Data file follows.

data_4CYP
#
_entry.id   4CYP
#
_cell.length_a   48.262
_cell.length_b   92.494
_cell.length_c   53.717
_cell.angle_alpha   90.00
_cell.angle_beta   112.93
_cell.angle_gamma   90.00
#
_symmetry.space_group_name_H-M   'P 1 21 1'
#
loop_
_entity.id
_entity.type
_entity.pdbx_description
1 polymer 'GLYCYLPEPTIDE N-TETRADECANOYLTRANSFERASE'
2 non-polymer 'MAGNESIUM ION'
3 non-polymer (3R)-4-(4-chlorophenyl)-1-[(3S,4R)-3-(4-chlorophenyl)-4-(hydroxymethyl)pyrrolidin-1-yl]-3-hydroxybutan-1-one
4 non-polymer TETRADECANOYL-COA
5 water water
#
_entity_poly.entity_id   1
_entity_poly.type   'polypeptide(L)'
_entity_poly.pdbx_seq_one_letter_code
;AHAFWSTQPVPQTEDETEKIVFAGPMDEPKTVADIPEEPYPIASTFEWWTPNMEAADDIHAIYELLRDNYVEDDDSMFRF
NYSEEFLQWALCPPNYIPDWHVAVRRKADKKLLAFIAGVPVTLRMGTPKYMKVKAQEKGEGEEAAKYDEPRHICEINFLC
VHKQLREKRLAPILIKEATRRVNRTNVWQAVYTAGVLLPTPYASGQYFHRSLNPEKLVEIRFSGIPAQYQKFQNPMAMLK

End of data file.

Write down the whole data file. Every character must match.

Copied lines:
data_4CYP
#
_entry.id   4CYP
#
_cell.length_a   48.262
_cell.length_b   92.494
_cell.length_c   53.717
_cell.angle_alpha   90.00
_cell.angle_beta   112.93
_cell.angle_gamma   90.00
#
_symmetry.space_group_name_H-M   'P 1 21 1'
#
loop_
_entity.id
_entity.type
_entity.pdbx_description
1 polymer 'GLYCYLPEPTIDE N-TETRADECANOYLTRANSFERASE'
2 non-polymer 'MAGNESIUM ION'
3 non-polymer (3R)-4-(4-chlorophenyl)-1-[(3S,4R)-3-(4-chlorophenyl)-4-(hydroxymethyl)pyrrolidin-1-yl]-3-hydroxybutan-1-one
4 non-polymer TETRADECANOYL-COA
5 water water
#
_entity_poly.entity_id   1
_entity_poly.type   'polypeptide(L)'
_entity_poly.pdbx_seq_one_letter_code
;AHAFWSTQPVPQTEDETEKIVFAGPMDEPKTVADIPEEPYPIASTFEWWTPNMEAADDIHAIYELLRDNYVEDDDSMFRF
NYSEEFLQWALCPPNYIPDWHVAVRRKADKKLLAFIAGVPVTLRMGTPKYMKVKAQEKGEGEEAAKYDEPRHICEINFLC
VHKQLREKRLAPILIKEATRRVNRTNVWQAVYTAGVLLPTPYASGQYFHRSLNPEKLVEIRFSGIPAQYQKFQNPMAMLK